KZV ARMENIAN SCHOOL, SAN FRANCISCO
REMARKS FROM LT. GOVERNOR ELENI KOUNALAKIS AS PREPARED
AUGUST 2, 2020
Dear Principal Grace Andonian, members of the clergy, members of the Armenian community in California, friends of KZV Armenian School:
It is my solemn and steadfast duty, but more importantly my heartfelt desire to be with you here today, and to stand with you to forcefully and unequivocally condemn the heinous acts of vandalism that were committed at this school for innocent young children on July 24. I am also here to condemn the violence that was recently perpetrated against members of the Armenian-Californian community in Los Angeles on July 21, as well as the aggressive military action that was launched against the peaceful Armenian nation on July 12.
Sadly, we have seen this all before, and that is why it is so important to be here together today. We are aware of the unspeakable acts of barbarity that were inflicted on the Armenian people in the last century.
California’s political leaders – Governors, Legislators and I – have made it crystal clear that Armenians were the victims of Genocide in the 20th century, and that the violence they suffered must never be inflicted on anyone, ever again.
Last August I had the amazing opportunity to travel to Armenia to meet its wonderful people, to view its magnificent beauty, and to learn more of its incredible history. My visit included a tour of Etchmiadzin, the first and oldest cathedral in the world. But the most moving, the most emotional part of my journey was my visit to the Armenian Genocide Monument and Museum, where I was honored and humbled to lay a wreath and plant a tree in honor and in memory of the millions of innocent Armenians whose lives were brutally taken by cold-blooded oppressors.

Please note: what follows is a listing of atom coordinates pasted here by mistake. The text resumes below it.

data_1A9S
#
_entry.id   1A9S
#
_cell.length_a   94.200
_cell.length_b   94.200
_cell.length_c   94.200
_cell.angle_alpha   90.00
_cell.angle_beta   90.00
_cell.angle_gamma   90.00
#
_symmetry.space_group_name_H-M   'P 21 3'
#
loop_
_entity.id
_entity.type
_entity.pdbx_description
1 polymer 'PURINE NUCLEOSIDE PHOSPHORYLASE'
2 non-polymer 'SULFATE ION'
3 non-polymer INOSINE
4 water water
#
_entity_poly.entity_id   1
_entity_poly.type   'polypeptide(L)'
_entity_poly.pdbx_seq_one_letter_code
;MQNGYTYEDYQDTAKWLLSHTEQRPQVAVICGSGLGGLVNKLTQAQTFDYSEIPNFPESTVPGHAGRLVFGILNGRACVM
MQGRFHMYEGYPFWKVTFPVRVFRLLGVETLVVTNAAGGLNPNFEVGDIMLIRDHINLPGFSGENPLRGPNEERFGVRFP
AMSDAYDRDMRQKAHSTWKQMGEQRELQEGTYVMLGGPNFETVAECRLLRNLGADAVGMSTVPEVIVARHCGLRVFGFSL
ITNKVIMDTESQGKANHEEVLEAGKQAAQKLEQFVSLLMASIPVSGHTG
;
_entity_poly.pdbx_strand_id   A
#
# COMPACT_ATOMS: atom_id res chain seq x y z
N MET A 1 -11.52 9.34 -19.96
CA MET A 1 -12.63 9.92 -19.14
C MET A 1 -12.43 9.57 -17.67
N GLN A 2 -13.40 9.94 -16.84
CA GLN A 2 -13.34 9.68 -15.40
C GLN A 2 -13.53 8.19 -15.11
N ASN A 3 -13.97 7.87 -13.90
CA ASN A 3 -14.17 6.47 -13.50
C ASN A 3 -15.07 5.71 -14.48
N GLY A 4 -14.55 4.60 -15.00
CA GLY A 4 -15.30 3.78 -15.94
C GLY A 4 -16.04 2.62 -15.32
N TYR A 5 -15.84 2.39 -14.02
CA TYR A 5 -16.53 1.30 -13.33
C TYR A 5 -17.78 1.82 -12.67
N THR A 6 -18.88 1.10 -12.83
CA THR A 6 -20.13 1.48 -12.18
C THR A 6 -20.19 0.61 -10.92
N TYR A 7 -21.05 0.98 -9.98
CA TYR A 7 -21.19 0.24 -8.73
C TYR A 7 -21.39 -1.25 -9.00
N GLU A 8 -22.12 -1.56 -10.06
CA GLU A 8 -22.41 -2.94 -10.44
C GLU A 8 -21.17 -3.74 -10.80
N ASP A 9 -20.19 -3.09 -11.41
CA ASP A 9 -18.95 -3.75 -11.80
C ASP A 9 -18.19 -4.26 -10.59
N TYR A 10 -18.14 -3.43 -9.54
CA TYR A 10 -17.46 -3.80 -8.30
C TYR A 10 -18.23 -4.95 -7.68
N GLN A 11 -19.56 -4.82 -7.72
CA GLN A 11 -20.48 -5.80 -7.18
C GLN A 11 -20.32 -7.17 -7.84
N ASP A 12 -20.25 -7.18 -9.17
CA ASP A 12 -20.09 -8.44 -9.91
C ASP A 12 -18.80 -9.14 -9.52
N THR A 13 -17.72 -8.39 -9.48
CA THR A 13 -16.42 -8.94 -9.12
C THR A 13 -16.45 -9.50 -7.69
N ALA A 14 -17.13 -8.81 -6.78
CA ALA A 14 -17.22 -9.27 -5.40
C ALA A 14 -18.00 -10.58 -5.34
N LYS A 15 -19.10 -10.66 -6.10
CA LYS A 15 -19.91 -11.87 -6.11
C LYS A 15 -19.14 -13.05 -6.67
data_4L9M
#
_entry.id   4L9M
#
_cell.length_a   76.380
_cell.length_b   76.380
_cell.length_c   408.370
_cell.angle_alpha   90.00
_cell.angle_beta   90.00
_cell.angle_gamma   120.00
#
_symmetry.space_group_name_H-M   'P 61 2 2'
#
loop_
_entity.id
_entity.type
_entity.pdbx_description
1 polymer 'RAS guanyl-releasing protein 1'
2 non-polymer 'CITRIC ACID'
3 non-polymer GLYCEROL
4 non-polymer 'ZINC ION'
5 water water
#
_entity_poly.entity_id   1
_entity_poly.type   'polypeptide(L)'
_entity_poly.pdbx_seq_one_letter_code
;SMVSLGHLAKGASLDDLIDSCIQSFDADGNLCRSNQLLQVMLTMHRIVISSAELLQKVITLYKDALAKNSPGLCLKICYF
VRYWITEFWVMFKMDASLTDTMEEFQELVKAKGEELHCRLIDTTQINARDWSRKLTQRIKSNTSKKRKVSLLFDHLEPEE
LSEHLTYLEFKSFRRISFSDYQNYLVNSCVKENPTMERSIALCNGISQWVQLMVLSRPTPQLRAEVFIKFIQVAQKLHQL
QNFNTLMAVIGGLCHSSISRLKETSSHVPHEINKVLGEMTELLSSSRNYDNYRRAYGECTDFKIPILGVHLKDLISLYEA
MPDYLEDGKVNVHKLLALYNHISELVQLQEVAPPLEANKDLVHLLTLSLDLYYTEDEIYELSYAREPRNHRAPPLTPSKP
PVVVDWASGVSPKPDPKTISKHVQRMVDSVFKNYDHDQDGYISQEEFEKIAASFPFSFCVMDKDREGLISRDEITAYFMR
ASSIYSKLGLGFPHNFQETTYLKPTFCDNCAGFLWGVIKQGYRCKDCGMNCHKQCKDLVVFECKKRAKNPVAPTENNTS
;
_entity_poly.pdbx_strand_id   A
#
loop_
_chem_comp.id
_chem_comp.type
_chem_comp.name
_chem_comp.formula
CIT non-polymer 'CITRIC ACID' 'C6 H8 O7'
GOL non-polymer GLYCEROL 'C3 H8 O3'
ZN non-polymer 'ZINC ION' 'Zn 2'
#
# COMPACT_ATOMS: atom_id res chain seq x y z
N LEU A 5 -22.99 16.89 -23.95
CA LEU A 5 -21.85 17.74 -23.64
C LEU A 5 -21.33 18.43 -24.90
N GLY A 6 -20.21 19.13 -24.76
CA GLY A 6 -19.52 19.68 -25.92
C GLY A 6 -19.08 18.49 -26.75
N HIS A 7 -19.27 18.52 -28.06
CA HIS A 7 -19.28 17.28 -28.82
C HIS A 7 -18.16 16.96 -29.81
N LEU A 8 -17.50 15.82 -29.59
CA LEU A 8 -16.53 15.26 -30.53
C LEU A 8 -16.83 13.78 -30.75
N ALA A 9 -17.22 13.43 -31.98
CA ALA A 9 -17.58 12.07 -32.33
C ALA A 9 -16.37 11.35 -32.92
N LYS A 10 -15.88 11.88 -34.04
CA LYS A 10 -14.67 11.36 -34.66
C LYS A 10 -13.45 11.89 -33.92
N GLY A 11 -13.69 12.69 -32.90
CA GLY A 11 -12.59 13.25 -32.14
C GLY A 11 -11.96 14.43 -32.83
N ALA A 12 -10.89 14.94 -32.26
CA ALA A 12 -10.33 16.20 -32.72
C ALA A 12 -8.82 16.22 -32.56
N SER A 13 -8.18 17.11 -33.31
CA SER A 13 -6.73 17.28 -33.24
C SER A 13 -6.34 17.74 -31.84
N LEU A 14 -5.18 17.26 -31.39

As I said at the site of the genocide museum: we must ceaselessly and clearly affirm and proclaim that we all stand with the Armenian people in mourning your losses, recognizing your resilience, and sharing your commitment to work tirelessly and steadfastly to assure that humankind never again experiences the genocide that your forebears so grievously suffered.
The vandalism perpetrated here at this school must be seen for what it really is: not some simple act of misguided delinquents, but an attack on a people, on a culture, on a nation, on the very ideal of peaceful coexistence so passionately promoted by the Armenian people. And the fact that it was done at a place of learning for children exposes it for what it is: a hate crime meant to intimidate, to instill fear, and to terrorize a whole community, not just today but for the lifetimes of the young people who attend this school. We cannot remain silent. We cannot let this happen again. Those responsible must be found and held to account.
As I noted several days ago, people must be free to express themselves peacefully and nonviolently. And that’s just what a group of Armenian youth set out to do recently in Los Angeles. I know this community well: I was present with a group of thousands last September when we welcomed Armenia’s Prime Minister, Nikol Pashinyan, to California. These young people intended to exercise their rights to peacefully call attention to the recent military aggression launched against Armenia, aggression which has taken innocent lives, damaged civilian facilities – including a PPE factory -and which included threats to attack the country’s nuclear power plant. It’s unacceptable that violence resulted when they were confronted by a group of counter protestors. And I will say it again: violence against the Armenian community will not be tolerated in California.
As a proud Greek American, and daughter of a Greek immigrant, who spent many Sundays right here on Brotherhood way, just down the street, I want to assure you that I will always stand with my Armenian sisters and brothers to build a better, more secure life for our families and communities. That is what the California dream promised our parents and our grandparents. Together, we will ensure that this dream stays strong for future generations.